Label Me Latina/o Special Issue Summer 2020: (Un)natural Disasters: Sites of Resistance Volume X

July 14, 2020 edited by Michele Shaul and Kathryn Quinn-Sánchez
Filed under: Special Issue 2020: (Un)Natural Disasters: Sites of Resistance, Spring 

Introduction: (Un)Natural Disasters

By Lorna Pérez, Editor

Lorna Pérez is an associate professor in the English Department at Buffalo State College (SUNY) where she teaches Latinx, Multiethnic, and American Literatures. Her research interests include postcolonialism, feminism, borderland theory, race and ethnicity, and comparative ethnic studies. Her most recent work “Out of Time: Resisting the Nation in One Hundred Years of Solitude” appears in The Palgrave Handbook of Magical Realism in the Twenty-first Century. She has published critical work on Sandra Cisneros, Judith Ortiz Cofer, Esmeralda Santiago, and Alicia Gaspar de Alba. Her poetry has appeared in this publication, as well as in The Mississippi Review, elimae, and BlazeVox18. Her current book project is a consideration of spectrality and haunting in Latinx Literature.

Narratives of Infectious Threat and Contagion Crises in Contemporary Immigration Rhetoric

By Carmen R. Lugo-Lugo and Mary K. Bloodsworth-Lugo

Carmen R. Lugo-Lugo is a professor of Comparative Ethnic Studies and Director of the School of Languages, Cultures, and Race at Washington State University. Her books, Feminism After 9/11: Women’s Bodies as Cultural and Political Threat (2017), Projecting 9/11: Race, Gender, and Citizenship in Recent Hollywood Films (2014), and Containing (Un)American Bodies: Race, Sexuality, and Post-9/11 Constructions of Citizenship (2010) were co-authored with Mary K. Bloodsworth-Lugo. Her edited collection, A New Kind of Containment: “The War on Terror,” Race, and Sexuality (2009) was co-edited with Mary K. Bloodsworth-Lugo, and her book, Animating Difference: Race, Gender, and Sexuality in Contemporary Films for Children (2010), was co-authored with C. Richard King and Mary K. Bloodsworth-Lugo. Dr. Lugo-Lugo has also published over 40 refereed journal articles and book chapters on cultural productions of 9/11, cultural constructions of race, culture, citizenship, immigration, and gender, as well as Latinas/os in US popular culture.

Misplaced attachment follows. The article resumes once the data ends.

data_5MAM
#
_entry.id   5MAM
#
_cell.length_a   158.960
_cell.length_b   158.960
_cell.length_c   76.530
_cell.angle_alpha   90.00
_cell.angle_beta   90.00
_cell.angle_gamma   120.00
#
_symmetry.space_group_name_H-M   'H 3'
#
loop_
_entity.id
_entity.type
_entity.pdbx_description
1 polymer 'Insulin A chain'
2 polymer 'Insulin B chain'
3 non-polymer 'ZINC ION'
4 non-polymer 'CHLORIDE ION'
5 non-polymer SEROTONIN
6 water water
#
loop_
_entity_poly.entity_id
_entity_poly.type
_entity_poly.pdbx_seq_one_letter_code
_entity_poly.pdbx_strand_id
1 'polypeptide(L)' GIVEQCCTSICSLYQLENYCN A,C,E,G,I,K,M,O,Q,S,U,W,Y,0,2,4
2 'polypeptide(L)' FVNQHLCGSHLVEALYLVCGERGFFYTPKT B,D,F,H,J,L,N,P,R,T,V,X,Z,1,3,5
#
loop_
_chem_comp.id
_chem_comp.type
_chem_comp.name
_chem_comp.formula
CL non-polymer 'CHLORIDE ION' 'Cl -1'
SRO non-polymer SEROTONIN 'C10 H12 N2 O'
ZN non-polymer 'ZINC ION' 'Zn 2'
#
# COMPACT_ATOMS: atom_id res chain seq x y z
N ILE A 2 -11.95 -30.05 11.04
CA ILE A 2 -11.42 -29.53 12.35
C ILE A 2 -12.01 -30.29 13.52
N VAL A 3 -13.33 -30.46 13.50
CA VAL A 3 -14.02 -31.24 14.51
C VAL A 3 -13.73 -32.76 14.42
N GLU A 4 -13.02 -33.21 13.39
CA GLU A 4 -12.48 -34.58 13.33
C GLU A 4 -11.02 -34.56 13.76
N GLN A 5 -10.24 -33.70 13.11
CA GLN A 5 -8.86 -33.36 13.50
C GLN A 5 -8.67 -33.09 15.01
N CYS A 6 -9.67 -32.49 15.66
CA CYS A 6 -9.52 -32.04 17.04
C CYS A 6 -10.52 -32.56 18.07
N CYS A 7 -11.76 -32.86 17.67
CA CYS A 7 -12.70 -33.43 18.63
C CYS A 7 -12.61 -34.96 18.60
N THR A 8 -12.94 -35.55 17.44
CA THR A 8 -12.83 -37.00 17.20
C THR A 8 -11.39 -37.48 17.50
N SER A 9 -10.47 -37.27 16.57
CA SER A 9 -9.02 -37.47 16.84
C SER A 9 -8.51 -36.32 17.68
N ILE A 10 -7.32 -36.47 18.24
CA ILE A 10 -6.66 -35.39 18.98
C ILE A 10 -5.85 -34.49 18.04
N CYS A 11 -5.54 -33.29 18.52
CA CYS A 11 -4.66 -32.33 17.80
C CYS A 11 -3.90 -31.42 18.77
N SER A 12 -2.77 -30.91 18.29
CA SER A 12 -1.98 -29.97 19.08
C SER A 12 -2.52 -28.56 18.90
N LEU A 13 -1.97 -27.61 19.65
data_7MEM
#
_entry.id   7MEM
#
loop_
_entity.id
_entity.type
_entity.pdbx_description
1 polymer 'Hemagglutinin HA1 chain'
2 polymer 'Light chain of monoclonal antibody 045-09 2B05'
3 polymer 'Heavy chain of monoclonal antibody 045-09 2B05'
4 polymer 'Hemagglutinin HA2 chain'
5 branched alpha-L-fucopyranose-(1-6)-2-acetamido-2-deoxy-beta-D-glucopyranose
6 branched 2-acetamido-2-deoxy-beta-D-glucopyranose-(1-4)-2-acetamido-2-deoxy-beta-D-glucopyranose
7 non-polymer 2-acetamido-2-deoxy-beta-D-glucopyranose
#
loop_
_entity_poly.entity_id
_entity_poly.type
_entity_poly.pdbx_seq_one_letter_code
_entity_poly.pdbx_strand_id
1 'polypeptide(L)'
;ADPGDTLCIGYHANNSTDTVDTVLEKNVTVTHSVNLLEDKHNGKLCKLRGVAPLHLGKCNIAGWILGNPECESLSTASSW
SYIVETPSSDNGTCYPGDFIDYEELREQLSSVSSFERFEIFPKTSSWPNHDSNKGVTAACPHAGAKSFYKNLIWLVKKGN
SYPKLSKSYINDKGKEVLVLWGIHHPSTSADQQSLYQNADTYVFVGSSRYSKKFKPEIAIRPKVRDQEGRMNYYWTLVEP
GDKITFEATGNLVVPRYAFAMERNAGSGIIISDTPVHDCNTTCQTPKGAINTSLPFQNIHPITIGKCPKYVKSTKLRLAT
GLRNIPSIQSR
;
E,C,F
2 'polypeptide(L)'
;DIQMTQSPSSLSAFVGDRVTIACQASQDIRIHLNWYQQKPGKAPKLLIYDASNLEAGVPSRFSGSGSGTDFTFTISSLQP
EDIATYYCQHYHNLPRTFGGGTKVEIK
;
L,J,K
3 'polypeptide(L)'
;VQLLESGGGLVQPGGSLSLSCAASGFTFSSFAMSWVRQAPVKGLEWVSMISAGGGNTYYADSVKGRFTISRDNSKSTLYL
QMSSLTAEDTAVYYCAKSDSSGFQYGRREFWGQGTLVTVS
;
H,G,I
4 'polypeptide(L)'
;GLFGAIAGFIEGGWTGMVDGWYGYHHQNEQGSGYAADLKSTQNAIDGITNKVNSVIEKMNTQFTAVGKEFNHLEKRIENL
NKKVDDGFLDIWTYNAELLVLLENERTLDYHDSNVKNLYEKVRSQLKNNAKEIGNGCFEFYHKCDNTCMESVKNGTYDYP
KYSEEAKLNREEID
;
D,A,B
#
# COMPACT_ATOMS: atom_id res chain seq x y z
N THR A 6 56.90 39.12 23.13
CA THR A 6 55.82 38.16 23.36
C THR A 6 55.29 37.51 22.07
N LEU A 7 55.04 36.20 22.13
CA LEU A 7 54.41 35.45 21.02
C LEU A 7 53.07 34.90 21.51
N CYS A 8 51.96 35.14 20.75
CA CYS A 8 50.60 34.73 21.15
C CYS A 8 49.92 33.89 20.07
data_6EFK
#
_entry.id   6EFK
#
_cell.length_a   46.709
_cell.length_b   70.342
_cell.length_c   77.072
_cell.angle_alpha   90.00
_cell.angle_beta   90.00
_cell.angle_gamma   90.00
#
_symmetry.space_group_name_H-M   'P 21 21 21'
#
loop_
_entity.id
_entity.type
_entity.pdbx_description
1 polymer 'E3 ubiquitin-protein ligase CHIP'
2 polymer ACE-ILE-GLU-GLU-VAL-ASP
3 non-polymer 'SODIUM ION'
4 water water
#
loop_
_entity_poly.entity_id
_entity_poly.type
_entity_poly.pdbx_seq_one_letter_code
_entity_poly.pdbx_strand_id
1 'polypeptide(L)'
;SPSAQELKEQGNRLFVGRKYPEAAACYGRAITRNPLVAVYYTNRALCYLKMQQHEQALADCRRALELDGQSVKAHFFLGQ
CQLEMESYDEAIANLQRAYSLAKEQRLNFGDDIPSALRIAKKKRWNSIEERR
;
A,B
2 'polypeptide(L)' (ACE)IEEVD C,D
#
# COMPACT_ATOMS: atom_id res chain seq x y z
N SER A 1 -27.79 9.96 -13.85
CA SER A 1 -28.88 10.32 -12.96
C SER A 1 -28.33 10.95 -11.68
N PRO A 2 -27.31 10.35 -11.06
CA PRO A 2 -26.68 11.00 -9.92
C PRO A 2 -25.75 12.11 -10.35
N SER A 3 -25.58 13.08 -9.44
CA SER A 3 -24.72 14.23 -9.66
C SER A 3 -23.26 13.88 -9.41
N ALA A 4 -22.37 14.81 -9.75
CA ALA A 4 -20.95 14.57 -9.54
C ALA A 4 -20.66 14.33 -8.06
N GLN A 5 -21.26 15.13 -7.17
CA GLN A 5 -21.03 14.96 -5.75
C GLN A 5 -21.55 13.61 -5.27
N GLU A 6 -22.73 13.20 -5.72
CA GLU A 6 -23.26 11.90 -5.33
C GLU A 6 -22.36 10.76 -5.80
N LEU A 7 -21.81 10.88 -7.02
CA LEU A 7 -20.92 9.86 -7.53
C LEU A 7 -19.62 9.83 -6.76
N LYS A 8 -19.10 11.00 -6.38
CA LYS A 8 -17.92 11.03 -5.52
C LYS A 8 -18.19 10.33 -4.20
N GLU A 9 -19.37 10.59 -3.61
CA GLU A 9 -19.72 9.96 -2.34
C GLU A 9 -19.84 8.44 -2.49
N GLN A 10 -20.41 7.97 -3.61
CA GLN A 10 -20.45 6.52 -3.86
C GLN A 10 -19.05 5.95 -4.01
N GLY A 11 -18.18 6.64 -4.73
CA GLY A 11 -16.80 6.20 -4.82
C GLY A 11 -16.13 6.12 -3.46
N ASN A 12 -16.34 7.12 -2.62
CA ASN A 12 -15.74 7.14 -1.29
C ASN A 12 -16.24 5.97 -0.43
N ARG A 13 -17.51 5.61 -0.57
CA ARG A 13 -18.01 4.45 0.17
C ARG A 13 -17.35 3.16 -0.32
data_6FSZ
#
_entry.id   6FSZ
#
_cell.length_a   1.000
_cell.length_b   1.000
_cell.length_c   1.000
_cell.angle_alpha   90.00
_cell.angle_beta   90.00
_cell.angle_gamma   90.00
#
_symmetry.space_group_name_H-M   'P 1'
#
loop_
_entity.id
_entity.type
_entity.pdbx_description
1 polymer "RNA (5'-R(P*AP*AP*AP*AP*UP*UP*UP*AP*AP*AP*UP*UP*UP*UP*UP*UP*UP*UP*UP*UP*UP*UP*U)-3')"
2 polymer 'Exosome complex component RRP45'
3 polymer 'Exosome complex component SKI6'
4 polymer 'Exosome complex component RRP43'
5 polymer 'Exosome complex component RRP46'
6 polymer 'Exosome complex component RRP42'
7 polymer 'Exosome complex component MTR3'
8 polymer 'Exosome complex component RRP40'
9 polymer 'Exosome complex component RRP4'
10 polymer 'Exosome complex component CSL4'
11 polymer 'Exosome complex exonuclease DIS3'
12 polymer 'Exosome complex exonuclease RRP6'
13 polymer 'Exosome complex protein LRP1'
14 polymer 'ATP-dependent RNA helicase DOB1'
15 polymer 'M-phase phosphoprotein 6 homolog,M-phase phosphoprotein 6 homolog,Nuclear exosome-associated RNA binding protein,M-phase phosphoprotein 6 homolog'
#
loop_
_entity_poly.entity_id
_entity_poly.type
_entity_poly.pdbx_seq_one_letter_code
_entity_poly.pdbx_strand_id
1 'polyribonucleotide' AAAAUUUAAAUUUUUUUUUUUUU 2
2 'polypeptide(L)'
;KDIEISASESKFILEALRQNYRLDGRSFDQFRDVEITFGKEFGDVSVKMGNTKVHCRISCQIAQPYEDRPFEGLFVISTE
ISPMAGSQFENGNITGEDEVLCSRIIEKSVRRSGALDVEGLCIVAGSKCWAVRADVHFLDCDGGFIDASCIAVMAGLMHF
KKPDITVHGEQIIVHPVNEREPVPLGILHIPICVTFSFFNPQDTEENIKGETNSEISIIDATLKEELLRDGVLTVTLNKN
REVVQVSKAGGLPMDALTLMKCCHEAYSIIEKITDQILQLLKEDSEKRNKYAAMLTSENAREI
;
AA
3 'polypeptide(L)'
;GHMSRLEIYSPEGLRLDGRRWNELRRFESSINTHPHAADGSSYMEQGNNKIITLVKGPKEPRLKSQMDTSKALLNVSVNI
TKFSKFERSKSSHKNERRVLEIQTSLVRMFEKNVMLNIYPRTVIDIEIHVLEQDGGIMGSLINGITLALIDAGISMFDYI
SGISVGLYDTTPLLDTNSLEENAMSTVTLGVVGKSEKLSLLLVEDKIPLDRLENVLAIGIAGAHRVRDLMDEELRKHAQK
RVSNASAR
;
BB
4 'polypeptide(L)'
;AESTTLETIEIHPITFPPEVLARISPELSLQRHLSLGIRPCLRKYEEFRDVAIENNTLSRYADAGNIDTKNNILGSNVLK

Mary K. Bloodsworth-Lugo is a professor of Comparative Ethnic Studies, graduate director of American Studies and Culture, and Elma Ryan Bornander Honors Chair at Washington State University. She has authored, co-authored, or co-edited seven books, including Feminism After 9/11: Women’s Bodies as Cultural and Political Threat (2017), Projecting 9/11: Race, Gender, and Citizenship in Recent Hollywood Film (2014), Race, Philosophy, and Film (2013), Containing (Un)American Bodies: Race, Sexuality, and Post-9/11 Constructions of Citizenship (2010), and In-Between Bodies: Sexual Difference, Race, and Sexuality (2007). Bloodsworth-Lugo teaches in the areas of race and racism in U.S. popular culture and film, race theory, constructions of U.S. citizenship, gender and sexuality, and embodiment. Her research during the past twenty years, with Carmen R. Lugo-Lugo, has primarily focused on the ideological and rhetorical aftermath of September 11, 2001, including how threatening or enemy others have been constructed in US society in a post-9/11 era.

Who and What Are You? Tracing the Middle Passage in Afro-Latinx Writing

By Karen S. Christian

Karen S. Christian is a professor of Spanish at California Polytechnic State University, where she teaches Caribbean, Latin American, and Latinx literatures and cultures. She is the author of Show and Tell: Identity as Performance in U.S. Latina/o Fiction (1997) and has published articles on Cuban and Cuban American narrative, Latinx literature, and service learning in Latinx immigrant communities. Recent publications include “Trauma in the Caribbean: Postmemory and the Persistence of History in Latinx Narrative” (forthcoming in Studies in American Culture); “Postmemory, ‘CubAngst,’ and the Genetics of Trauma in Cuban American Fiction” (Reading Cuba: Discurso literario y geografía transcultural, 2018); and “Weaving a Larger Web: Cuban American Writing in the Latin@ Narrative” (Latino Studies, 2017). Her current research focuses on trauma, (post)memory, race, and identity in contemporary Latinx fiction. Dr. Christian received the Cal Poly Distinguished Teaching Award for 2015-2016.